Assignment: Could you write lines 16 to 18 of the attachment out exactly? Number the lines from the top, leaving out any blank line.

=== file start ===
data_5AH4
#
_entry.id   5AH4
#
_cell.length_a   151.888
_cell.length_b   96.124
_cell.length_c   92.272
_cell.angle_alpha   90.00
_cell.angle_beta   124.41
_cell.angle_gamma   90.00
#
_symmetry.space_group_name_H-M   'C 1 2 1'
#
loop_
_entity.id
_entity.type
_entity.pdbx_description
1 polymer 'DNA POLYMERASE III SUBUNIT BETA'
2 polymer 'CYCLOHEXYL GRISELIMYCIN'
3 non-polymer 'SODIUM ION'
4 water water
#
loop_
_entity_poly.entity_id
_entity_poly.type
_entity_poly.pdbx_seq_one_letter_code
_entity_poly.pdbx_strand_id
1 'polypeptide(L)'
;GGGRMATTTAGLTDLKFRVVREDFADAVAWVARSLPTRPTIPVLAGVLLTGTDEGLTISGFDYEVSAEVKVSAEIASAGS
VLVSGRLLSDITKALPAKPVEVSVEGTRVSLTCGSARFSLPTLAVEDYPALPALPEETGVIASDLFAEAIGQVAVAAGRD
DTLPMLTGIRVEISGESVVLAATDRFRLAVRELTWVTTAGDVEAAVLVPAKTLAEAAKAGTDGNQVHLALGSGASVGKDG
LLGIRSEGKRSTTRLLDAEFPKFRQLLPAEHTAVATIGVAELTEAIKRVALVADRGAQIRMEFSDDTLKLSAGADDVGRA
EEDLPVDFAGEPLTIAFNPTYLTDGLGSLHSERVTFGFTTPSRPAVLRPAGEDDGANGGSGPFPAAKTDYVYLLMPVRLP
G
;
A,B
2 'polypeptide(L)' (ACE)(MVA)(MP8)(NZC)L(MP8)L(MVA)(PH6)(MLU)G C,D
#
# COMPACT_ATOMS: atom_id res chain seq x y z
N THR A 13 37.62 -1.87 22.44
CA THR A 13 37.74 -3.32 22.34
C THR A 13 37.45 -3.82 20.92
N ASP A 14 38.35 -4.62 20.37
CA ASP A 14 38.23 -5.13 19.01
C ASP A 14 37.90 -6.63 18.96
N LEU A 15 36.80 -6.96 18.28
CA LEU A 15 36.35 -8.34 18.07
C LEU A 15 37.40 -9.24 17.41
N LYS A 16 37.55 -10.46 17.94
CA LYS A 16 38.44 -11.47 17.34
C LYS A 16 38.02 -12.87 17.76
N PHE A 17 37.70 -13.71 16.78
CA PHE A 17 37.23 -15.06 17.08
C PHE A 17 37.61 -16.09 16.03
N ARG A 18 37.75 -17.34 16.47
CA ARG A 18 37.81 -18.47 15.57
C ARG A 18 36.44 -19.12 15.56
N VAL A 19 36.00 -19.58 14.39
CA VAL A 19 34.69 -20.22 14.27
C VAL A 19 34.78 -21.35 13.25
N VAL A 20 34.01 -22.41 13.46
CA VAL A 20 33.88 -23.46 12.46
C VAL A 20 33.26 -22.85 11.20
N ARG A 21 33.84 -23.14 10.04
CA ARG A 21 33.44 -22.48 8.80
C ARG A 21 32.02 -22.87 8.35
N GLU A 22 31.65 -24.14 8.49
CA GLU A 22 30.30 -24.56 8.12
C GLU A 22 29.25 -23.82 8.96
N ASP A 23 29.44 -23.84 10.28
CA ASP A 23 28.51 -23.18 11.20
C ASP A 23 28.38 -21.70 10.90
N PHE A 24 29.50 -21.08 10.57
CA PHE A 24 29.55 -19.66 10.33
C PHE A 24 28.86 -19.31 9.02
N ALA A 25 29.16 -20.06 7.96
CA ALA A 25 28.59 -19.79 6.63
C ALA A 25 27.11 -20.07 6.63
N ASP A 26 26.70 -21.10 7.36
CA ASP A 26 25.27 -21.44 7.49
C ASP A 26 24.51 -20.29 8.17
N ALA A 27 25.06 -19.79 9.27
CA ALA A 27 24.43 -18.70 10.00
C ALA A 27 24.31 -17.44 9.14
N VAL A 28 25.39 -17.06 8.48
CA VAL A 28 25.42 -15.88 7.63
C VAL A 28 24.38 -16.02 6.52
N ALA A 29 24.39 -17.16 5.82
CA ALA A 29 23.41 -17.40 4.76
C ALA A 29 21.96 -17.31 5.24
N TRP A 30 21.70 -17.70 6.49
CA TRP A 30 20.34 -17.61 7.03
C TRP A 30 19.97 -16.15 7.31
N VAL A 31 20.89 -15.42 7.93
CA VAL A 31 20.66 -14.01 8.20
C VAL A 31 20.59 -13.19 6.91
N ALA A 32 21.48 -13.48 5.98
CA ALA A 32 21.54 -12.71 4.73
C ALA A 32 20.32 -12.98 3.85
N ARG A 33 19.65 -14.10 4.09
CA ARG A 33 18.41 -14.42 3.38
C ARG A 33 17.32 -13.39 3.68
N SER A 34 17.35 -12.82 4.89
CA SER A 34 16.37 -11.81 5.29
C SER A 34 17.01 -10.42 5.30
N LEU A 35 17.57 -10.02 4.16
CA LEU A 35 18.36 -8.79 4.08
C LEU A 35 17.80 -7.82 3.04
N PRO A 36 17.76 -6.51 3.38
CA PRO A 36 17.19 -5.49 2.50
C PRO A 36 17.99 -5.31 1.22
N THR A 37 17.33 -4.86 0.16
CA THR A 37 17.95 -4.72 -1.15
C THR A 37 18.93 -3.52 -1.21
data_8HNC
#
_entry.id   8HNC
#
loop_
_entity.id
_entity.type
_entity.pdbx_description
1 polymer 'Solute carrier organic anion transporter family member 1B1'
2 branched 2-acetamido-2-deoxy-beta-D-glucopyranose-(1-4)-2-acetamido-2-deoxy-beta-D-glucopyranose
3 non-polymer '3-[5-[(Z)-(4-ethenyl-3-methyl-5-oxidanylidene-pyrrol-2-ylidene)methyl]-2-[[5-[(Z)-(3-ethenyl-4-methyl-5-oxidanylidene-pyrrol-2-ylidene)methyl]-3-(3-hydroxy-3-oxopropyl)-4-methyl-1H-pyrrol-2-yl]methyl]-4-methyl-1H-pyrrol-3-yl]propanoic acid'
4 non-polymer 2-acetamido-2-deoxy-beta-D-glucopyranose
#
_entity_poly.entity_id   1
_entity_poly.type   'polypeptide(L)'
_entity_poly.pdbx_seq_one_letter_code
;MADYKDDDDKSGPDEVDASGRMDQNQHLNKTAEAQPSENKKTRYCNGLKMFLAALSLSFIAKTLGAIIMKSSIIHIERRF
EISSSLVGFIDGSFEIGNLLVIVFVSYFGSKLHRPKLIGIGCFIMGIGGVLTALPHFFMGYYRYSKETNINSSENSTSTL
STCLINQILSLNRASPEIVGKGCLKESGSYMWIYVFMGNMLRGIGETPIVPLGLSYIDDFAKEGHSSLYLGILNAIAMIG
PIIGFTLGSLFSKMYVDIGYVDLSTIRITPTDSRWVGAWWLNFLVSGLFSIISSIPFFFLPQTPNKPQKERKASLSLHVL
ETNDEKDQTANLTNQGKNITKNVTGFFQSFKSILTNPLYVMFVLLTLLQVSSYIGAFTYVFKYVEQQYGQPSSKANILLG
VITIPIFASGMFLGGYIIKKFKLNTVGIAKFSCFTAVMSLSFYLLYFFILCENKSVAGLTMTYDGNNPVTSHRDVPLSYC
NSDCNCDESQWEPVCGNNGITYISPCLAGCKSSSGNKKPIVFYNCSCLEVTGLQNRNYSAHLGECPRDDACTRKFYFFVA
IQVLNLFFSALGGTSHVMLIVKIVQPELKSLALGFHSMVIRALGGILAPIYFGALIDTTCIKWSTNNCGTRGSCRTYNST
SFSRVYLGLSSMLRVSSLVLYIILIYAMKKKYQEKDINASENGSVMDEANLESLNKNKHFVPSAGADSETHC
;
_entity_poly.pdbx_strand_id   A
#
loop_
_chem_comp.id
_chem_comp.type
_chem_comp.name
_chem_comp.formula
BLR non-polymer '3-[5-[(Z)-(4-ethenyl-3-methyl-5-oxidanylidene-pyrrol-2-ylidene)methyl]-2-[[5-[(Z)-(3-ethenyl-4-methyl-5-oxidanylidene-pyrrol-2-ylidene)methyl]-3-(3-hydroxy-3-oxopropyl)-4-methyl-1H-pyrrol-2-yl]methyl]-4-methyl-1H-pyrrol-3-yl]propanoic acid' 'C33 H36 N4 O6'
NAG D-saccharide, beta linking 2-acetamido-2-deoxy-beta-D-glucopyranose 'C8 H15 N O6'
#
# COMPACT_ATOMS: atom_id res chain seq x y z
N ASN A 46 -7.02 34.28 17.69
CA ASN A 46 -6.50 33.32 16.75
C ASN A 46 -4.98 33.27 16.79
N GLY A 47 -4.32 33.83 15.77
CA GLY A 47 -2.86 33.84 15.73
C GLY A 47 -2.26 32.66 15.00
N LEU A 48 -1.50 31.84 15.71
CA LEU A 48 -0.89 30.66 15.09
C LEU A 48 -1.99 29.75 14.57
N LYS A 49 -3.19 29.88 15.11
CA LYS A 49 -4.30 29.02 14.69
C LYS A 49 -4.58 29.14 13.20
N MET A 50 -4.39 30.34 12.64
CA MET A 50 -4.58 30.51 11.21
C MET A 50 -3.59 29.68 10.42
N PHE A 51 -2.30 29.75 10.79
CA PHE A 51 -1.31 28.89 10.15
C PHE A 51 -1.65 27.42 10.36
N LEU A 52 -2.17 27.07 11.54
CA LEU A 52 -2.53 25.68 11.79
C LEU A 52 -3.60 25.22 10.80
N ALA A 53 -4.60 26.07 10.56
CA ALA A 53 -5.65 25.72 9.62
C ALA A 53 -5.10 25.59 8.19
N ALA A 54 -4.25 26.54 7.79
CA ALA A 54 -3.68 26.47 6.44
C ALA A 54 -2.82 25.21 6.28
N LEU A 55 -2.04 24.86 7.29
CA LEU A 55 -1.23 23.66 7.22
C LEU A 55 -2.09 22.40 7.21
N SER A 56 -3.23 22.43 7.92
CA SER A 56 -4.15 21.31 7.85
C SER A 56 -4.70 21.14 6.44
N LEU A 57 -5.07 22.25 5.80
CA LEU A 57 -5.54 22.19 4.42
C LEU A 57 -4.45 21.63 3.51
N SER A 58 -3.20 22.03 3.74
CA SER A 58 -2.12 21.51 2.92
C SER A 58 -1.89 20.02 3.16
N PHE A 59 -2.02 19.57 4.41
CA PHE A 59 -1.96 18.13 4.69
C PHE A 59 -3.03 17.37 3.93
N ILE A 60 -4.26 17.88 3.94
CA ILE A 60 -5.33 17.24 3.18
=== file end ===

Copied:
_entity.type
_entity.pdbx_description
1 polymer 'DNA POLYMERASE III SUBUNIT BETA'